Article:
deficiencies are discussed separately below.
Individual Defendants’ Immunity from Suit
Defendants State of Maryland, Judges Robinson and Cahill, and prosecutors Shellenberger
and Rosenblatt enjoy immunity from suit. As for the State of Maryland, the Eleventh Amendment
to the United States Constitution bars citizen suits in federal court absent state consent or
Congressional action. See Pennhurst State Sch. and Hosp. v. Halderman, 465 U.S. 89, 100 (1984).
The State of Maryland has not waived immunity for claims brought pursuant to 42 U.S.C. § 1983.
Accordingly, Defendant Maryland shall be dismissed from this suit with prejudice.
Similarly, Judges Robinson and Cahill enjoy judicial immunity because Harris sues them
for decisions made in their capacities as judges. See Forrester v. White, 484 U.S. 219, 226-27
(1988) (“If judges were personally liable for erroneous decisions, the resulting avalanche of suits,
most of them frivolous but vexatious, would provide powerful incentives for judges to avoid
rendering decisions likely to provoke such suits.”). The doctrine of judicial immunity shields
judges from monetary claims against them in both their official and individual capacities. Mireles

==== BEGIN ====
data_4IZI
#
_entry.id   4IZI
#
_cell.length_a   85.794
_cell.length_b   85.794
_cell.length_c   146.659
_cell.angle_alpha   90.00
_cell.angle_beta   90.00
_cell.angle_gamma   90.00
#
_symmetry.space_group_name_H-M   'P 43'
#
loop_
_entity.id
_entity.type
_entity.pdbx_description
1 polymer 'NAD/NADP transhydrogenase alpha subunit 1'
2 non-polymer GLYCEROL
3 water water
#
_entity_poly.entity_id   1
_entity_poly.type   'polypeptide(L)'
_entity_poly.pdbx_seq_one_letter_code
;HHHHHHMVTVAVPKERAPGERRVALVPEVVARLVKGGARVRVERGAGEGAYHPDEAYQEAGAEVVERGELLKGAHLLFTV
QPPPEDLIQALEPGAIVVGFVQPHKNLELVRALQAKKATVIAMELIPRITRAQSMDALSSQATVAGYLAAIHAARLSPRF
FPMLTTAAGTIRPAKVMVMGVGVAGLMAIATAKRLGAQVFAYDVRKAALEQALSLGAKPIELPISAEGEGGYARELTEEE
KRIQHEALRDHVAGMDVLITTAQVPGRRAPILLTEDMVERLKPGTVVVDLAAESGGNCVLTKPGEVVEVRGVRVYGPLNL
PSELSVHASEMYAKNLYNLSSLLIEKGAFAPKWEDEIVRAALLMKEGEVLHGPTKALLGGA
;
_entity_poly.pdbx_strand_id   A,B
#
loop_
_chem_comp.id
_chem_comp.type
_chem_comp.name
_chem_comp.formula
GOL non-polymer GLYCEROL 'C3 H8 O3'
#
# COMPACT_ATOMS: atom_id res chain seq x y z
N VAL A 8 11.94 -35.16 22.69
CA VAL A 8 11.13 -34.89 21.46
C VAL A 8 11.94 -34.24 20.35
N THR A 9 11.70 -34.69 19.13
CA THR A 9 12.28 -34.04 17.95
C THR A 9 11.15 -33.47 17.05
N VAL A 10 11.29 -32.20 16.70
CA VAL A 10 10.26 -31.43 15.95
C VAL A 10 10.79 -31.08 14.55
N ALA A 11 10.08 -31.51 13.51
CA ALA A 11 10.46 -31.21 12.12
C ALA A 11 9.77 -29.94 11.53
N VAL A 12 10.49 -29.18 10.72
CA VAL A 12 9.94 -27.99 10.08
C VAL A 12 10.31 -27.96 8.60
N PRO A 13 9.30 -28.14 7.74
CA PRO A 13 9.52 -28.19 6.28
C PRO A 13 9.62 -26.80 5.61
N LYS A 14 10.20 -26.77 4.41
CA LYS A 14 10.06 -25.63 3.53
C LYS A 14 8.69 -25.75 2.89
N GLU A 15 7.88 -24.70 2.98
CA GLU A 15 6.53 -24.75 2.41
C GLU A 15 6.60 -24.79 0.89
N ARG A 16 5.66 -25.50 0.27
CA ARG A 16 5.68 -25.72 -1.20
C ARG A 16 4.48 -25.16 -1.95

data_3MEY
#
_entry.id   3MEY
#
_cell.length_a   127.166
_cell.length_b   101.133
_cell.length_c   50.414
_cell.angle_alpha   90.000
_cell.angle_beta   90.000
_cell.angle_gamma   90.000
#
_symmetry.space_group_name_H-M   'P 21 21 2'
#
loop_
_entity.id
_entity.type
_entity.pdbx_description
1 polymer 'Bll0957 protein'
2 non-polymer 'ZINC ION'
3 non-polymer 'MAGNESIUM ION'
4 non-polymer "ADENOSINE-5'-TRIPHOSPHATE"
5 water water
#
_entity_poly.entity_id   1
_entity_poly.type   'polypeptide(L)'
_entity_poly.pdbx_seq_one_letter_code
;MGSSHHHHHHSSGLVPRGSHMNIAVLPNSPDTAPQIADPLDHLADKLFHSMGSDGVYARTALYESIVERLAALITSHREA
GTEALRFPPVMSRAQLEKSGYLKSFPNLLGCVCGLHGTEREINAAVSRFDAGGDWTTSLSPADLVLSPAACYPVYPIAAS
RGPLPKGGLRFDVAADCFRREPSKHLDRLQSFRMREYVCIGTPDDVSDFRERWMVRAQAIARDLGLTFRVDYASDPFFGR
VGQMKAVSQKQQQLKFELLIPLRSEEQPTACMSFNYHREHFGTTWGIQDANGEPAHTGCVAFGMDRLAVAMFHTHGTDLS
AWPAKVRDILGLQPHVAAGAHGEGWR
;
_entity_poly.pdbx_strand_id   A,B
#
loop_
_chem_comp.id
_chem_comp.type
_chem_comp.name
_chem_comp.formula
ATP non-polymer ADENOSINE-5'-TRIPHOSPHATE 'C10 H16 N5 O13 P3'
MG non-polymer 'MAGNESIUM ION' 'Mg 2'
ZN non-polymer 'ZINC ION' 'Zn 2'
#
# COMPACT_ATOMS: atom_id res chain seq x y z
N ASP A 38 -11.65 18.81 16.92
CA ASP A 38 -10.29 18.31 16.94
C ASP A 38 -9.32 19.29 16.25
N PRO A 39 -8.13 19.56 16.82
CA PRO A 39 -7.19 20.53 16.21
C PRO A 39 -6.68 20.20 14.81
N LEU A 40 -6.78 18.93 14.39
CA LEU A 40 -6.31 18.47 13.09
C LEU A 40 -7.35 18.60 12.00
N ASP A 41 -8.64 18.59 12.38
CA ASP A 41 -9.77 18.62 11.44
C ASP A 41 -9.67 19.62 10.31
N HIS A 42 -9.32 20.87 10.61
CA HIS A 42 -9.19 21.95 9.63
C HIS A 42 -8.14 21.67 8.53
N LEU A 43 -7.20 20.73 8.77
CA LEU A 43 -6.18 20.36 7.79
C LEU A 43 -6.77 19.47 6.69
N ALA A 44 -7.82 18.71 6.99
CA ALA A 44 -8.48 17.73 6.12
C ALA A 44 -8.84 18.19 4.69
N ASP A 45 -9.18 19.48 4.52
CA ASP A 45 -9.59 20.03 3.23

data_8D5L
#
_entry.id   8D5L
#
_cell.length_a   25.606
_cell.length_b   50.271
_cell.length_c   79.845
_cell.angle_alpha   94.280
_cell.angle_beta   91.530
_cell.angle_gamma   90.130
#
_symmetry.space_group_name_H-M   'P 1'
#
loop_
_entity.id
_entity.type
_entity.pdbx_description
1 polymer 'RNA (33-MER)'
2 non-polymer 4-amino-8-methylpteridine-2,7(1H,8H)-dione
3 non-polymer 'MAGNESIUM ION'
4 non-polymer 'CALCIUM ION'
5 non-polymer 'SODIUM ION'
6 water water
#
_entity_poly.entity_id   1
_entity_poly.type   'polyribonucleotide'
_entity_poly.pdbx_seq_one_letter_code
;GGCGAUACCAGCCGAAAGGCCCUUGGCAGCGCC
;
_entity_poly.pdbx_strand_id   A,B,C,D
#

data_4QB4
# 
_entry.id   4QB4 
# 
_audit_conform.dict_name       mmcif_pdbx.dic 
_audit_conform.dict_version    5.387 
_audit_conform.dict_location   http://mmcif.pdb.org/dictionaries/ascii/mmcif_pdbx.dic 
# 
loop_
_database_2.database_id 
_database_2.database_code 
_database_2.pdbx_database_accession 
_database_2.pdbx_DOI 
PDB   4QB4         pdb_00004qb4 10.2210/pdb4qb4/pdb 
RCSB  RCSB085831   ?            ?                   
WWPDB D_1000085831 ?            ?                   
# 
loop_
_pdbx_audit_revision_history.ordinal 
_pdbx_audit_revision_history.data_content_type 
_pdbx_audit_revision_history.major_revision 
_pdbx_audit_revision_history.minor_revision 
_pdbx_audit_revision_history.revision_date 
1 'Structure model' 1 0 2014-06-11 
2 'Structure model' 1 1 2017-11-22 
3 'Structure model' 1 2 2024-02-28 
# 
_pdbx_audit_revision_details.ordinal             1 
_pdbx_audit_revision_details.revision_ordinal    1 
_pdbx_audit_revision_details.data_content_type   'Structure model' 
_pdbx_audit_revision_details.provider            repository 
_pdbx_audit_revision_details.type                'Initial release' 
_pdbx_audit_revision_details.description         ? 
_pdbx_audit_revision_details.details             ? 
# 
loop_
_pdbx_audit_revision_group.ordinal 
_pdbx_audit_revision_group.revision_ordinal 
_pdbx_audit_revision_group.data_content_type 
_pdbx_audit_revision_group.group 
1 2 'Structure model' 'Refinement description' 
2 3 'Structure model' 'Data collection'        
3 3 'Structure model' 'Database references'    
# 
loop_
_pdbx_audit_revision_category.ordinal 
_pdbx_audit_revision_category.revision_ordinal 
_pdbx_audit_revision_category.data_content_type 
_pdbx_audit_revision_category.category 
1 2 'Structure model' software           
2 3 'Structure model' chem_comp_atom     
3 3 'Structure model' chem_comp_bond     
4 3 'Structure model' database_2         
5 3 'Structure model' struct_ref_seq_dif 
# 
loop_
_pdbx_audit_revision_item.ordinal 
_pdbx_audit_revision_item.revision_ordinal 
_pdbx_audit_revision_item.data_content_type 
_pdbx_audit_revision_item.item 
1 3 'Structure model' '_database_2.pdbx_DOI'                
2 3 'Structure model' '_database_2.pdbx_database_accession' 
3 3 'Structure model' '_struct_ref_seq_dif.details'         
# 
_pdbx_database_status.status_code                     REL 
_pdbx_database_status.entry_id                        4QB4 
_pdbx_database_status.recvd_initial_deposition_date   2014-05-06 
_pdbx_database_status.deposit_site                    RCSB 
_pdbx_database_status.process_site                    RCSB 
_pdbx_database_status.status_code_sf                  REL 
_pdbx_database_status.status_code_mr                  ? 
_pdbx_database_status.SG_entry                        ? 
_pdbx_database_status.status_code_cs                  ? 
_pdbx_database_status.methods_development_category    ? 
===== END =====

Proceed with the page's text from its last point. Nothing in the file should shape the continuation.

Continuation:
Younger v. Harris, 401 U.S. 37 (1971).
v. Waco, 502 U.S. 9, 9-10 (1991) (per curiam). Judicial immunity is absolute; it protects a
defendant from damages suits entirely. Id. at 11. Moreover, “judges of courts of superior or
general jurisdiction are not liable to civil actions for their judicial acts, even when such acts are in
excess of their jurisdiction, and are alleged to have been done maliciously or corruptly.” Stump v.
Sparkman, 435 U.S. 349, 355-56 (1978); see Dean v. Shirer, 547 F.2d 227, 231 (4th Cir. 1976)
(stating that a judge may not be attacked for exercising judicial authority even if done improperly).
The Complaint facts, viewed as true and most favorably to Harris, seek to hold both judges liable
for actions taken in connection with Harris’ criminal case. But because the judges are immune
from suit, the claims against them are dismissed with prejudice.
Maryland’s State’s Attorneys Shellenberger and Rosenblatt also enjoy immunity as quasijudicial officers when performing prosecutorial functions, as opposed to investigative or